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Replies: 10 - Pages: 1 - Jul 25, 2012 1:16 PM Last Post By: AVCM
 Posts: 7 Registered: 05/22/12
Posted: May 22, 2012 2:09 PM
 Posts: 2,675 Registered: 12/01/05
Posted: May 23, 2012 1:39 PM   in response to: AVCM
 I think you are on the right track, but in making the load comparison, the worst case variation represents the sum of the load error and the directivity error. If the same load is used for calibration as measurement, you can infer that the load is 6 dB better than the measured differences.
 Posts: 11 Registered: 05/02/12
Posted: May 23, 2012 3:04 PM   in response to: AVCM
 Sliding Load Calc Example.xls (16.5 KB)
 I wasn't sure exactly what you were looking for but I attached a spreadsheet with an example of how to electrically verify a sliding load's effective return loss. This calculation is for one test point. The six measurements are from the VNA's Smith Chart format and were taken at the six positions of the 911E sliding load. I hope it helps.
 Posts: 7 Registered: 05/22/12
Posted: May 25, 2012 9:50 AM   in response to: Dr_joel
 Posts: 7 Registered: 05/22/12
Posted: May 25, 2012 10:08 AM   in response to: Metatron
 Metatron (interetsing handle...) I posted an expanded description of what I am attempting to do in my response to Dr_Joel's reply. That should flesh out the general idea. I'm going to have to plead ignorance regarding th spreadsheet. What quantities are being used? (Looks like Xi is return Loss, but for Yi I'm clueless). What math operation are you performing on the data? What do you compare the result to to determine 'pass/fail'?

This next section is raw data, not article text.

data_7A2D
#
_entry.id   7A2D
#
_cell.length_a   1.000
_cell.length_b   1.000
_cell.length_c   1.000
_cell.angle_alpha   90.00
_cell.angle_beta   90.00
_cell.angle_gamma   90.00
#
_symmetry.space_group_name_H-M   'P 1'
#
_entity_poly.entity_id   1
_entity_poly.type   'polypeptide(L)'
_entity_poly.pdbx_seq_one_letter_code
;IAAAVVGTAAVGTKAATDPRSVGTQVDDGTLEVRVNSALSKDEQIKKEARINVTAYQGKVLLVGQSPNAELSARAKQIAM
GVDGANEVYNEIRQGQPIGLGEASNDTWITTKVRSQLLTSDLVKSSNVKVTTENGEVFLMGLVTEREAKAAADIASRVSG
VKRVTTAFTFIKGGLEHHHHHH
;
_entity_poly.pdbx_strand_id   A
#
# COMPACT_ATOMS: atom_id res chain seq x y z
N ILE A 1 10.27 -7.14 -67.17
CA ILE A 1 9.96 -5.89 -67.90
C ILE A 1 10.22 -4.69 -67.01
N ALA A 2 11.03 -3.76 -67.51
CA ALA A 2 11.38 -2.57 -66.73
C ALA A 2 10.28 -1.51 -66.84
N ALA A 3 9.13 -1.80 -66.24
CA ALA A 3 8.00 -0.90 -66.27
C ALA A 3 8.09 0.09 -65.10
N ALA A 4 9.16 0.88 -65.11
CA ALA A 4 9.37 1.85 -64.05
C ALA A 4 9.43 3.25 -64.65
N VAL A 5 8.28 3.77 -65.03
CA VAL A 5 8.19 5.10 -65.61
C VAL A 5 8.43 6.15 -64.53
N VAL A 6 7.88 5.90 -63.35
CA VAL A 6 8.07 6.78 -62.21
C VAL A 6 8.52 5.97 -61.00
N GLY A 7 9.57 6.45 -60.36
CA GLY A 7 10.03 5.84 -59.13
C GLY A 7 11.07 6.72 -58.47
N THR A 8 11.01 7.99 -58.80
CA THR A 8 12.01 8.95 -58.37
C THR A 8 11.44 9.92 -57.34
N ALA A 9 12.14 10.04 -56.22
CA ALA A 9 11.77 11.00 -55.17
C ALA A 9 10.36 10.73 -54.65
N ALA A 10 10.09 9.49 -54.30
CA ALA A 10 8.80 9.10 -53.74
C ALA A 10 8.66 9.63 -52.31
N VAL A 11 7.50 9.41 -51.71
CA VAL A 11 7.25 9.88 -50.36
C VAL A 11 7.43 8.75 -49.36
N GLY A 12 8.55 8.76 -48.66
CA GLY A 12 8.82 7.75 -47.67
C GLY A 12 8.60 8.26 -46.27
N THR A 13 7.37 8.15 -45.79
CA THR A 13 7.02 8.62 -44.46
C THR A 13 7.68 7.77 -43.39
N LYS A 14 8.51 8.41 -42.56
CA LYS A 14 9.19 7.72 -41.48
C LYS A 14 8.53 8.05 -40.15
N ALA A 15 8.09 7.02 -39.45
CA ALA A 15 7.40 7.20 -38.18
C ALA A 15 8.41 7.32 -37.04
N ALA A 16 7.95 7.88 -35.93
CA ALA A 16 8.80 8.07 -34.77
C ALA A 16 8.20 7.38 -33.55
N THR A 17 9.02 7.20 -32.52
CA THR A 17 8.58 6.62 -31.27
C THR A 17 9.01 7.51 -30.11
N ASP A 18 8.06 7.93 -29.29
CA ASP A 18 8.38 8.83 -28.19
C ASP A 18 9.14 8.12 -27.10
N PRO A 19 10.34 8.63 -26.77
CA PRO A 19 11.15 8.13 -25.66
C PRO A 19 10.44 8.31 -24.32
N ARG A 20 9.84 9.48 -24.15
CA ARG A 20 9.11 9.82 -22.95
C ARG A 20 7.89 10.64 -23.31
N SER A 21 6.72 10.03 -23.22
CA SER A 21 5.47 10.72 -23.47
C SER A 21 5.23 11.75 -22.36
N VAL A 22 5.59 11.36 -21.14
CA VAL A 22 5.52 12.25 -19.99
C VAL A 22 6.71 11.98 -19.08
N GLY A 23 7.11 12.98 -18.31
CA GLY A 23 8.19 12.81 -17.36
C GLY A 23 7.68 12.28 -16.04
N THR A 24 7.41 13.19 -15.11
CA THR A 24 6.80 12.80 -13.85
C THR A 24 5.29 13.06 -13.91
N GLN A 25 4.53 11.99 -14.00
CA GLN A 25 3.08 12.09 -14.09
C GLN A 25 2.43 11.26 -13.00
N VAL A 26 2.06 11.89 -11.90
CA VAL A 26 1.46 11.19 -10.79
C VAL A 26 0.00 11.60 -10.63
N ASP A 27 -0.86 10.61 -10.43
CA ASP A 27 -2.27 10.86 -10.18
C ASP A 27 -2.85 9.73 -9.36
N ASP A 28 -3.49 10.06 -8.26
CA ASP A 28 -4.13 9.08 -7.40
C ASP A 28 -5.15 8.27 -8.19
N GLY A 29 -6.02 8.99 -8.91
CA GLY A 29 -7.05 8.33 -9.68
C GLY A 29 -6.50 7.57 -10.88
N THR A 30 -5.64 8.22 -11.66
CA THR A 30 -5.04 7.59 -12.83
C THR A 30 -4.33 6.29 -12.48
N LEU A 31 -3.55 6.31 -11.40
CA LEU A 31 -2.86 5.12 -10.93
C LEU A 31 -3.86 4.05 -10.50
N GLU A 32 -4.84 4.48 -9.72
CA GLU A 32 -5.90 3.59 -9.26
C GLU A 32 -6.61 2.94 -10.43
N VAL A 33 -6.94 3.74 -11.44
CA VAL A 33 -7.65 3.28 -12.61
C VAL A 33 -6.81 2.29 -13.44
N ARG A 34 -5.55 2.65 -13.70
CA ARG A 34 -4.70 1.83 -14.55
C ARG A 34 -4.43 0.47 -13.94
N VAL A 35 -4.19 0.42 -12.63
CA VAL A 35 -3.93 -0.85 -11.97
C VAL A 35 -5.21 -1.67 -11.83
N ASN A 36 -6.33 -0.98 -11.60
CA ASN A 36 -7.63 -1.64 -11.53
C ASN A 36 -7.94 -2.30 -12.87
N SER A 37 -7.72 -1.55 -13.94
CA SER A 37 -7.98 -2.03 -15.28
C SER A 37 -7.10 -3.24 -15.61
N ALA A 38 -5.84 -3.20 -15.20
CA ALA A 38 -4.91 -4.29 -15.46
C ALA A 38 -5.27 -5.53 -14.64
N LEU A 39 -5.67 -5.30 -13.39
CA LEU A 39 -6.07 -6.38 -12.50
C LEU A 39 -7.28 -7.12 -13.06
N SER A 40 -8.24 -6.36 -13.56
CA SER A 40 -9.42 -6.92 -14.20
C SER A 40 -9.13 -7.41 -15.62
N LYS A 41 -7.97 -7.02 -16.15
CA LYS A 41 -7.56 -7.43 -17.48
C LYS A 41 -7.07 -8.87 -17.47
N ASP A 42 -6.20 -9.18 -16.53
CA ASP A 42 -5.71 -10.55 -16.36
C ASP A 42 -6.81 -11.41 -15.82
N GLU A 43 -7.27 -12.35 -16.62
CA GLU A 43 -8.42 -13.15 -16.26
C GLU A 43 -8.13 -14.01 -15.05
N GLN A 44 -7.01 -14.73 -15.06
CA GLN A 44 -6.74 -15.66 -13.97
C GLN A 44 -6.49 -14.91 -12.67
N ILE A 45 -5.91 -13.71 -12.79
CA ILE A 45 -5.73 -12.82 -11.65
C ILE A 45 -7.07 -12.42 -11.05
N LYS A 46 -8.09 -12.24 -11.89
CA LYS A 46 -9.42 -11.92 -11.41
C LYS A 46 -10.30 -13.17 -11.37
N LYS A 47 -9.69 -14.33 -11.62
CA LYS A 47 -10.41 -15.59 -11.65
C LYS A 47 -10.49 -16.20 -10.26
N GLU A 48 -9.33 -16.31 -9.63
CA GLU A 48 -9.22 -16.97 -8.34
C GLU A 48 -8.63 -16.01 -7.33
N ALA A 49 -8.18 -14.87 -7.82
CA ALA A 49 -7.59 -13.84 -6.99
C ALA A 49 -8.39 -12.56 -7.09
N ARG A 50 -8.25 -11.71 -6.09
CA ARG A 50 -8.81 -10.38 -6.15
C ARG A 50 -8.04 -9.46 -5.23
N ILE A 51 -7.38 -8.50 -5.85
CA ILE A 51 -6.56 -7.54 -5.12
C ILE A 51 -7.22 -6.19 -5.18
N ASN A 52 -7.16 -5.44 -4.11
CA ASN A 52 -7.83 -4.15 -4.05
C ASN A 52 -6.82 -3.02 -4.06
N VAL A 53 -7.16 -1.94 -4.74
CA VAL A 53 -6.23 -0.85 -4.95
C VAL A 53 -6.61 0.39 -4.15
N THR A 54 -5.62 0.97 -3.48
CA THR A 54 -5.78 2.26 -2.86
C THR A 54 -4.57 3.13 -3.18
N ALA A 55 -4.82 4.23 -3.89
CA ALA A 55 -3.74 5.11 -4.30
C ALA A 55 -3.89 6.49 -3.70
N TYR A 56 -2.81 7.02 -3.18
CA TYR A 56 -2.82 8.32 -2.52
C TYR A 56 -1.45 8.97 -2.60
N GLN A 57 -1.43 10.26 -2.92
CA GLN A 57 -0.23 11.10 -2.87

Posts: 2,675 Registered: 12/01/05
Posted: May 27, 2012 8:38 PM   in response to: AVCM
 What I described early would be load stability (using the same sliding load to measure itself. The key aspect of a sliding load is that the center of the circle that is the locus of the slide points is the impedanc of the load. You can do a TRL calibration and the find the circles and then compute the center and from that compute the impedance of the line portion of the load and that will represent the effective directivity. The stability usually doesn't have a spec but it must be better than the impedance spec of the load or you cannot get to the impedance spec. The load's manufacturer should give a spec on the impedanc of the airline, or the residual directivity of the load.
 Posts: 7 Registered: 05/22/12
Posted: Jun 1, 2012 2:06 PM   in response to: Dr_joel
 Posts: 7 Registered: 05/22/12
Posted: Jul 12, 2012 12:28 PM   in response to: Metatron
 I've had some time to research this and it looks as though your spreadsheet calculates the circumcenter of the 6-point polygons formed by the points on the Smith Chart representing the six slide positions for each frequency. Is this correct? If so, I would be interested in knowing where you found the equations (or, perhaps, you developed them yourself) so I can get a better idea of exactly what is going on. I'd like to be able to understand exactly what each piece of the overall algorithm is doing. The spreadsheet appears to work quite well and seems to give the results I am looking for. Thanks.
 Posts: 7 Registered: 05/22/12
Posted: Jul 12, 2012 12:38 PM   in response to: Dr_joel
 Thanks Dr_joel. Earlier in this thread 'metatron' supplied a spreadsheet that appears to do the 'circumcenter' calculations for the Smith Chart circles at each frequency. It yields an impedance value at the circumcenter of each circle. Given the spreadsheet calculations and your description of deriving the Effective Directivity, I assume then that all I need to do is calculate the Effective Directivity using the expression: (Calculated Impedance-50)/(Calculated Impedance+50) and convert to dB?
 Posts: 2,675 Registered: 12/01/05
Posted: Jul 12, 2012 2:12 PM   in response to: AVCM
 Yup. But this will give the directivity relative to the impedance of the airline. So the uncertainty is the uncertainty of the airline.
 Posts: 7 Registered: 05/22/12